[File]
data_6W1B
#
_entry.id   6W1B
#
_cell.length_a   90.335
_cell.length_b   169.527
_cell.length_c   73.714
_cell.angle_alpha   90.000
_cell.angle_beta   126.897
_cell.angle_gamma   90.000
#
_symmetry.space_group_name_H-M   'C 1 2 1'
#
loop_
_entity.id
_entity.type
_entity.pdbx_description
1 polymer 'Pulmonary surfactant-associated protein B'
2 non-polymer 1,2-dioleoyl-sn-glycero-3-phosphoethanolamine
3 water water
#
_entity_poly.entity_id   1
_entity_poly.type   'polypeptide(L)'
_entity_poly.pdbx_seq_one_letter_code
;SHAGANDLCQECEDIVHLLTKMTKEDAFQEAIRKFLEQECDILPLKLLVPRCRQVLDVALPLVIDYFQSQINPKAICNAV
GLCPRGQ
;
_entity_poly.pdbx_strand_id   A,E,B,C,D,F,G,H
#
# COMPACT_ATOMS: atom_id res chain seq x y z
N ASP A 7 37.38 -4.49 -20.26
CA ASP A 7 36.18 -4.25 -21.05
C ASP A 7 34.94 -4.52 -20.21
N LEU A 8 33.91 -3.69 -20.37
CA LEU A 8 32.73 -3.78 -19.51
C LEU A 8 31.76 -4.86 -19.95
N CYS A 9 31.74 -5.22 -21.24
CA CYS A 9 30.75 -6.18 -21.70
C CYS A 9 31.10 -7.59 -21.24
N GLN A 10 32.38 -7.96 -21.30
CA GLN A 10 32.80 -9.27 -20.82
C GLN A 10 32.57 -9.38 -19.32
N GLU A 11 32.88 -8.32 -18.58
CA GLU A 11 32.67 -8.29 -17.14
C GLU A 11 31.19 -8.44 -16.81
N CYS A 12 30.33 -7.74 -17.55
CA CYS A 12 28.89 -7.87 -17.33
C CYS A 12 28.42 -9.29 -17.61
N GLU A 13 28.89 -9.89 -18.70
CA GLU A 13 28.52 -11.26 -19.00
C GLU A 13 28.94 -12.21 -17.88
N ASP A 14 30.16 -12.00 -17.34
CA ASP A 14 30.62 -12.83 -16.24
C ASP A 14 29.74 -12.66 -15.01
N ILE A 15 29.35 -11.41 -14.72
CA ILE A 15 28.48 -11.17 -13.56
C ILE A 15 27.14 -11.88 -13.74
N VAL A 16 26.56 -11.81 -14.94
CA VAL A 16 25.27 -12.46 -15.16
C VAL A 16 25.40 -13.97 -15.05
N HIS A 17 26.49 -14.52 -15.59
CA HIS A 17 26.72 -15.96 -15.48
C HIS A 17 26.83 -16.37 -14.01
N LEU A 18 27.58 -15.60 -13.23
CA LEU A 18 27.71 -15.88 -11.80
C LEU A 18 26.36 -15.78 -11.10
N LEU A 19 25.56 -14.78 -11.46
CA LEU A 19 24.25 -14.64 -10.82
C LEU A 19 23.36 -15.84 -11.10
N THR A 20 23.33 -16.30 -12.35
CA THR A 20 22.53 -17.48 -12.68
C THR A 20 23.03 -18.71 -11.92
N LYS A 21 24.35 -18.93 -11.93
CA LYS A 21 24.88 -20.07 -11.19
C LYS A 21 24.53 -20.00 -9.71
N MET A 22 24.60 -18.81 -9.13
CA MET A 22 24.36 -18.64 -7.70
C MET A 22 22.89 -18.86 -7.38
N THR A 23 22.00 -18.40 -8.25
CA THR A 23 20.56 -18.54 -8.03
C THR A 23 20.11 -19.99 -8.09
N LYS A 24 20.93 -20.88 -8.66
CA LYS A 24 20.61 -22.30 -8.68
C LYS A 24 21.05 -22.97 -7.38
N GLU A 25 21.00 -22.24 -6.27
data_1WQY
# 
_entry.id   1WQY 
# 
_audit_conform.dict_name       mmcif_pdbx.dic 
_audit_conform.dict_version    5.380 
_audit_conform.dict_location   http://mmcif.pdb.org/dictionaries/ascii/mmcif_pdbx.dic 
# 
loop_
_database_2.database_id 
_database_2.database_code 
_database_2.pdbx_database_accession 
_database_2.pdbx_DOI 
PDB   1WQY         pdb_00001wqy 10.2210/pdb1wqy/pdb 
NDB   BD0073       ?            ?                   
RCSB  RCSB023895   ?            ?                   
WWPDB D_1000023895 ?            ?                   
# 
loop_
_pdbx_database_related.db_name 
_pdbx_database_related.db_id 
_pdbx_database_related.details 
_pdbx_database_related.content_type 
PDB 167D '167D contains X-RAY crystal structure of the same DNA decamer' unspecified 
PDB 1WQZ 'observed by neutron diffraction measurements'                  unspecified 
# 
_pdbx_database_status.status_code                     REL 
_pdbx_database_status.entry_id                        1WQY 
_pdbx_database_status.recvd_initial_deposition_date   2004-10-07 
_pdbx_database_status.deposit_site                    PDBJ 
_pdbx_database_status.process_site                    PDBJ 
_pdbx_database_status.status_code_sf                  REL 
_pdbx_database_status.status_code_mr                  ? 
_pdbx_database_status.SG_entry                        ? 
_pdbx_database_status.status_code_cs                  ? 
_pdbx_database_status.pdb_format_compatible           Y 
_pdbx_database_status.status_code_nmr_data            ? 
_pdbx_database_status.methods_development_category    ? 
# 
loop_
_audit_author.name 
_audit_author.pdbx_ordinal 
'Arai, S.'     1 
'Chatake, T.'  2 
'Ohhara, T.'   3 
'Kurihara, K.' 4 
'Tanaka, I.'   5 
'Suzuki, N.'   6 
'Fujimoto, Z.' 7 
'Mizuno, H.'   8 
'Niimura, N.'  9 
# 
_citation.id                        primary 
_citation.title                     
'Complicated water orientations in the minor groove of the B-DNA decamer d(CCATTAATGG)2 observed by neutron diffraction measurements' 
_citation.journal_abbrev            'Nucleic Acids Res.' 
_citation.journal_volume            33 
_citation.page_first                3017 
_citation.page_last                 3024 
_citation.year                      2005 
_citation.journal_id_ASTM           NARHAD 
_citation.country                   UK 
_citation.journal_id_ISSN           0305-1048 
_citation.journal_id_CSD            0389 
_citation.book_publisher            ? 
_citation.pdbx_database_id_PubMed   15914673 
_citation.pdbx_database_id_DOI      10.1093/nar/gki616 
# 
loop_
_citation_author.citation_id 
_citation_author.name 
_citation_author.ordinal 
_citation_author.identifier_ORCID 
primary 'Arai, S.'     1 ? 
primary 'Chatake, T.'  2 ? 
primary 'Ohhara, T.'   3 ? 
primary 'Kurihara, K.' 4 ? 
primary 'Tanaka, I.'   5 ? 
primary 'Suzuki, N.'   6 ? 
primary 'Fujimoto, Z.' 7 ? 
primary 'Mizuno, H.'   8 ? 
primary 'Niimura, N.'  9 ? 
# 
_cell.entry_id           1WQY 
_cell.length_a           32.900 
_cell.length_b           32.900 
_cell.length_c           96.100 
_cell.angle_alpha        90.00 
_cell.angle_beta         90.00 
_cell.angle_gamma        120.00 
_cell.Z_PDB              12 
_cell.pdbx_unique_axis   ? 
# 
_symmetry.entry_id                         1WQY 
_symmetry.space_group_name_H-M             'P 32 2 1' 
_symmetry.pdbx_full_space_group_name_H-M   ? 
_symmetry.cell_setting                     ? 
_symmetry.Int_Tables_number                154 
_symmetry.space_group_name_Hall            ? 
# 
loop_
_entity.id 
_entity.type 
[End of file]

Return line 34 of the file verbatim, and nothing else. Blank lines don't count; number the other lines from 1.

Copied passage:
N LEU A 8 33.91 -3.69 -20.37